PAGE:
Delivering the National Biosecurity & Sustainable Plant Production Program in WA and NT
By Gabrielle Stannus
1. Steve (right) inspecting the crop at Benara Nurseries (Image: Steve Blyth)
Delivering the National Biosecurity and Sustainable Plant Production program across WA and NT is not without its challenges for Plant Protection Officer, Steve Blyth, namely the scale of this region. To ensure that this program can reach a wider audience, Steve works closely with industry stakeholders, including NGIWA and relevant government agencies.
Steve Blyth is one of four Greenlife Industry Australia (GIA) Plant Protection Officers responsible for delivering the objectives of the levy funded National Biosecurity and Sustainable Plant Production program (NY20001) across the country. This national program aims to make production nurseries more resilient by identifying, mitigating and addressing the emerging risks of increasing plant protection and biosecurity threats, climate change and supply chain pressures and influences.
Steve is GIA’s Plant Protection Officer for both Western Australia (WA) and the Northern Territory (NT), an area covering almost half of this country. WA itself is a large state with a wide geographical spread of production nurseries, greenlife markets, growing media suppliers and tertiary institutions servicing the diverse horticultural supply chains of ornamental, landscape, fruit, vegetable and forestry.
Fortunately for Steve, he loves driving as it is a big part of his job. Steve drives as far east as Nhulunbuy to visit a mine site production nursery he helped to accreditation two years ago. He regularly drives south to Albany, up through the kauri and jarrah forests to the avocado and blue gum production nurseries around Pemberton, on to Busselton and Bunbury in the Margaret River region, and into and around Perth. Any further north than Geraldton, a round trip of 830 kilometres from Perth (more than 9 hours driving), then Steve will catch a plane, checking in on production nurseries in Port Hedland and Kununarra. And then there is the NT, where Steve works with production nurseries in Katherine and Darwin.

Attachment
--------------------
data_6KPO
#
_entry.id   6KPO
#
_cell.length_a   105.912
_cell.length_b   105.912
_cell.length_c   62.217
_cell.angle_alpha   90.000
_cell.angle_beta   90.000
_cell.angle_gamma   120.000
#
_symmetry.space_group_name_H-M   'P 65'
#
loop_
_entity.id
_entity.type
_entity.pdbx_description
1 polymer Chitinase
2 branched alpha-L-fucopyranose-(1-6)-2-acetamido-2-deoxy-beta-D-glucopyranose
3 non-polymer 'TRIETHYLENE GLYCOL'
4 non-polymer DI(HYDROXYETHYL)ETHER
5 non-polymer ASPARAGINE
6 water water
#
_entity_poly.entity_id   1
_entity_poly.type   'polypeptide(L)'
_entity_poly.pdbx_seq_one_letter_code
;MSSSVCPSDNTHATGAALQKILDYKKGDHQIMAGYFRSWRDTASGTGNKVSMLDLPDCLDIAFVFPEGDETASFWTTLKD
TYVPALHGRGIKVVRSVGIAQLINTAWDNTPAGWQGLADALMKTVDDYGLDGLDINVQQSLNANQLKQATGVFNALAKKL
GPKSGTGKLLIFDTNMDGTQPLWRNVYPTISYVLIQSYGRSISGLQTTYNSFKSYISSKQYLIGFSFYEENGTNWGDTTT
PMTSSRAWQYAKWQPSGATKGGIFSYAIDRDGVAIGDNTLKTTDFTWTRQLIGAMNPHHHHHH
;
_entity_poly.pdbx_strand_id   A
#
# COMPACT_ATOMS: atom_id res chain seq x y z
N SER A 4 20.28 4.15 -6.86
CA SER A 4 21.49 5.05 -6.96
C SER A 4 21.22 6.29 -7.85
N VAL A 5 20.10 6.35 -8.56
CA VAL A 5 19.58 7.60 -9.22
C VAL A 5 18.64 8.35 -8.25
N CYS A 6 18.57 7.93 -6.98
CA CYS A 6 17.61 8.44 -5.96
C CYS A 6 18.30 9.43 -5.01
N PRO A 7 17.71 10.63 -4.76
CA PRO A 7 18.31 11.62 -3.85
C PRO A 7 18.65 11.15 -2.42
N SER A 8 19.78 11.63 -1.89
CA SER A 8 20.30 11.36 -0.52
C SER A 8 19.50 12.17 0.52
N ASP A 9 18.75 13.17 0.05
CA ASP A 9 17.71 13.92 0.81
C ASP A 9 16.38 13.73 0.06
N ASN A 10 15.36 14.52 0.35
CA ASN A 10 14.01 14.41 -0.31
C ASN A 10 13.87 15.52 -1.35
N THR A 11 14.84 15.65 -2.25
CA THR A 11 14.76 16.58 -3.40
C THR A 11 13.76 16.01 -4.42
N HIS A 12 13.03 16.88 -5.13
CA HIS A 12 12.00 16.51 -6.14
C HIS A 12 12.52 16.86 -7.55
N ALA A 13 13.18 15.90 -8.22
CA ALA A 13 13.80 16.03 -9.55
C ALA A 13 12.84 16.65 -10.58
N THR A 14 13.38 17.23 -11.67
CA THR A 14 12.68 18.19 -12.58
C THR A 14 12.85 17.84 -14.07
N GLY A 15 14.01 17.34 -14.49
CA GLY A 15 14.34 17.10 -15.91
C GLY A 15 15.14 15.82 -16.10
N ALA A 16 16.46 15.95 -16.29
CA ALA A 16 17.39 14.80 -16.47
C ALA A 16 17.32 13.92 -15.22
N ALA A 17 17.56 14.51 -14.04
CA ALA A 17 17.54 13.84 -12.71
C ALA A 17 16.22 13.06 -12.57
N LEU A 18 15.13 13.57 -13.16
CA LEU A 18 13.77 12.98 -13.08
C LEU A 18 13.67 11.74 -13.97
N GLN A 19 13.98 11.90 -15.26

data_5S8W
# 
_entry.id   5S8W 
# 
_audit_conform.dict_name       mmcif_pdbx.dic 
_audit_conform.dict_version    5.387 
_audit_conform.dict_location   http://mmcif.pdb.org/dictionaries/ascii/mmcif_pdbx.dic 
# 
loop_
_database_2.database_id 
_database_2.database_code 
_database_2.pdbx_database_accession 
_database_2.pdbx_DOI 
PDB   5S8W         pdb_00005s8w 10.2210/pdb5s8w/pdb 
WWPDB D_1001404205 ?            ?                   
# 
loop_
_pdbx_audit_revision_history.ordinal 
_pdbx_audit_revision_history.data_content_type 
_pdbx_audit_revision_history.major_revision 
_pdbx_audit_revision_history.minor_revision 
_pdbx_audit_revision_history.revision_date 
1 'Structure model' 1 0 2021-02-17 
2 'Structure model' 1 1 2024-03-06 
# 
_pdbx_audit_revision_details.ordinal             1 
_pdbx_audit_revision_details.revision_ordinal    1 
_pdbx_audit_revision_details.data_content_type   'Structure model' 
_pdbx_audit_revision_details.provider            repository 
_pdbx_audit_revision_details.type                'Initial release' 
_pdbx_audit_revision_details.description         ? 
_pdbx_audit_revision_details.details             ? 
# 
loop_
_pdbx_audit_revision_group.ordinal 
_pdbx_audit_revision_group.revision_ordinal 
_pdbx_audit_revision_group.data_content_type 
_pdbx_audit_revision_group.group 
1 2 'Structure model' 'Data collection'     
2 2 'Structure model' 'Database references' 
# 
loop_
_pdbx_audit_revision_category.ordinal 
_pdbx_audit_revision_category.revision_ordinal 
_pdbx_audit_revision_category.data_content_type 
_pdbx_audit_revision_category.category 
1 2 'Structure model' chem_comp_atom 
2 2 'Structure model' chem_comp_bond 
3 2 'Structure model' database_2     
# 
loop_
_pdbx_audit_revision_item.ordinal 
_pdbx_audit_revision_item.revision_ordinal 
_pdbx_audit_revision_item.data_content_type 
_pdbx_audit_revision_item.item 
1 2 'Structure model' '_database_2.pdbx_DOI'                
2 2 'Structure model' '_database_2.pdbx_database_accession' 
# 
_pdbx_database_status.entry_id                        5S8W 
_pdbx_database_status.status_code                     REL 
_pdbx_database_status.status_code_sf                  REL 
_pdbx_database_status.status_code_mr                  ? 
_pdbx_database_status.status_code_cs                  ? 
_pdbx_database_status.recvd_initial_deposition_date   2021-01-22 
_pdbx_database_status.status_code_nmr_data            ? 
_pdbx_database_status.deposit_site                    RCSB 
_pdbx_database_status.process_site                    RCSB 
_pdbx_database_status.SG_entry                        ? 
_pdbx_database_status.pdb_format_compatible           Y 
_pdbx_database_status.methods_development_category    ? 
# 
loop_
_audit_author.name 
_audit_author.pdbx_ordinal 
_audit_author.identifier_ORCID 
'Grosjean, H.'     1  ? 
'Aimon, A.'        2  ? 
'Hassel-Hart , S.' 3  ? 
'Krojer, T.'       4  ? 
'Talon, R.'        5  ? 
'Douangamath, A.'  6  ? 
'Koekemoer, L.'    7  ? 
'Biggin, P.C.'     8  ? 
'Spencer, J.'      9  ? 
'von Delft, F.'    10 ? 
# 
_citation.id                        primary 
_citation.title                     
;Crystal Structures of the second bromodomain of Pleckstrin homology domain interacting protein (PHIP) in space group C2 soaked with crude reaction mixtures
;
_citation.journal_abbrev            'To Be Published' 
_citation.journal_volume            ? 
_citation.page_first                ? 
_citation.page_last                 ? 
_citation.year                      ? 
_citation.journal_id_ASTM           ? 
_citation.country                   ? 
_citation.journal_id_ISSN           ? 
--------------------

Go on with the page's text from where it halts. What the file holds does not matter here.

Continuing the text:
In total, Steve works regularly with more than 50 production nurseries and allied greenlife suppliers across plant protection, biosecurity and sustainable production practices. He supports them with technical advice including irrigation, growing media and energy, to name a few. Other critical areas include extension activities addressing best management practice, environmental and natural resource management and plant protection and biosecurity under the Australian Plant Production Standard (APPS), i.e. the Nursery Industry Accreditation Scheme Australia (NIASA), EcoHort and BioSecure HACCP.
Steve works with growers to attain accreditation through NIASA and its sub programs, such as the Avocado Nursery Stock Specification. Avanova Nursery and G & S Seedlings have recently received certification against this specification. Steve is currently working with another grower of avocadoes to bring them over the line as they plan and build their new production nursery. Of this grower, Steve says: “He is not reinventing the wheel. The grower is having a look at his situation and thinking "What is the best advice that I can get? He has turned to us and the Best Management Practice guidelines, so we are working together to achieve the best outcome.”